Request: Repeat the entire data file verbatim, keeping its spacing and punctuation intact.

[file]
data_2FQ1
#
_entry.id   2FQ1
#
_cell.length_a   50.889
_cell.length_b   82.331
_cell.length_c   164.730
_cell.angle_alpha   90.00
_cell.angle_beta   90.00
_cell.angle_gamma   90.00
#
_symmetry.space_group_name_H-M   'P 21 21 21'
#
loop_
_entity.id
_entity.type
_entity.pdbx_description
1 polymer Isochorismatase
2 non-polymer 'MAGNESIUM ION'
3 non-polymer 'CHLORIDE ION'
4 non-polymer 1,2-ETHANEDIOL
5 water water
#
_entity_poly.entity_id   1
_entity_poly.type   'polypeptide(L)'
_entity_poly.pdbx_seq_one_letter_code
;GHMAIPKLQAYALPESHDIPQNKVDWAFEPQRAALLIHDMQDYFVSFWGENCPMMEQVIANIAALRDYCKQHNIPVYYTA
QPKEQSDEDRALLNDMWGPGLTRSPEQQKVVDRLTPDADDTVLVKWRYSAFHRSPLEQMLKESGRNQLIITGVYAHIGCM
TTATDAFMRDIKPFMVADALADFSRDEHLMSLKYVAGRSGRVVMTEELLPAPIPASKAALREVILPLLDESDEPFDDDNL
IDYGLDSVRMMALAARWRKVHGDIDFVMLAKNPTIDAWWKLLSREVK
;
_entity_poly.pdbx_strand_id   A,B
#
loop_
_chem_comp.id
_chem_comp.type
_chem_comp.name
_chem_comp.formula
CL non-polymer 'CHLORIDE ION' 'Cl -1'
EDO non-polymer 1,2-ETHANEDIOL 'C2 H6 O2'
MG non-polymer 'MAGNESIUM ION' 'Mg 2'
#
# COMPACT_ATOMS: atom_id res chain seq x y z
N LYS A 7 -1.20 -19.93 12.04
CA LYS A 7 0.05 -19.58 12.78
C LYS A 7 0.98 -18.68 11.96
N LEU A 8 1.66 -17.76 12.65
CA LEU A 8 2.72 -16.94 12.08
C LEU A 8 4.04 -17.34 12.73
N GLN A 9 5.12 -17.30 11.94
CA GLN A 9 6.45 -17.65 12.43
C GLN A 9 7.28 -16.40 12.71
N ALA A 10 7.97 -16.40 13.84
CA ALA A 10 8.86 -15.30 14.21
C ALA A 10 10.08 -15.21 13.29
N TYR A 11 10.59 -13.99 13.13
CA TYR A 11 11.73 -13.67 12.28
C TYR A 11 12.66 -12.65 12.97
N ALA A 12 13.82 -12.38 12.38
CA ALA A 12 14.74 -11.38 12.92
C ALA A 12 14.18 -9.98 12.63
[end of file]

data_2FQ1
#
_entry.id   2FQ1
#
_cell.length_a   50.889
_cell.length_b   82.331
_cell.length_c   164.730
_cell.angle_alpha   90.00
_cell.angle_beta   90.00
_cell.angle_gamma   90.00
#
_symmetry.space_group_name_H-M   'P 21 21 21'
#
loop_
_entity.id
_entity.type
_entity.pdbx_description
1 polymer Isochorismatase
2 non-polymer 'MAGNESIUM ION'
3 non-polymer 'CHLORIDE ION'
4 non-polymer 1,2-ETHANEDIOL
5 water water
#
_entity_poly.entity_id   1
_entity_poly.type   'polypeptide(L)'
_entity_poly.pdbx_seq_one_letter_code
;GHMAIPKLQAYALPESHDIPQNKVDWAFEPQRAALLIHDMQDYFVSFWGENCPMMEQVIANIAALRDYCKQHNIPVYYTA
QPKEQSDEDRALLNDMWGPGLTRSPEQQKVVDRLTPDADDTVLVKWRYSAFHRSPLEQMLKESGRNQLIITGVYAHIGCM
TTATDAFMRDIKPFMVADALADFSRDEHLMSLKYVAGRSGRVVMTEELLPAPIPASKAALREVILPLLDESDEPFDDDNL
IDYGLDSVRMMALAARWRKVHGDIDFVMLAKNPTIDAWWKLLSREVK
;
_entity_poly.pdbx_strand_id   A,B
#
loop_
_chem_comp.id
_chem_comp.type
_chem_comp.name
_chem_comp.formula
CL non-polymer 'CHLORIDE ION' 'Cl -1'
EDO non-polymer 1,2-ETHANEDIOL 'C2 H6 O2'
MG non-polymer 'MAGNESIUM ION' 'Mg 2'
#
# COMPACT_ATOMS: atom_id res chain seq x y z
N LYS A 7 -1.20 -19.93 12.04
CA LYS A 7 0.05 -19.58 12.78
C LYS A 7 0.98 -18.68 11.96
N LEU A 8 1.66 -17.76 12.65
CA LEU A 8 2.72 -16.94 12.08
C LEU A 8 4.04 -17.34 12.73
N GLN A 9 5.12 -17.30 11.94
CA GLN A 9 6.45 -17.65 12.43
C GLN A 9 7.28 -16.40 12.71
N ALA A 10 7.97 -16.40 13.84
CA ALA A 10 8.86 -15.30 14.21
C ALA A 10 10.08 -15.21 13.29
N TYR A 11 10.59 -13.99 13.13
CA TYR A 11 11.73 -13.67 12.28
C TYR A 11 12.66 -12.65 12.97
N ALA A 12 13.82 -12.38 12.38
CA ALA A 12 14.74 -11.38 12.92
C ALA A 12 14.18 -9.98 12.63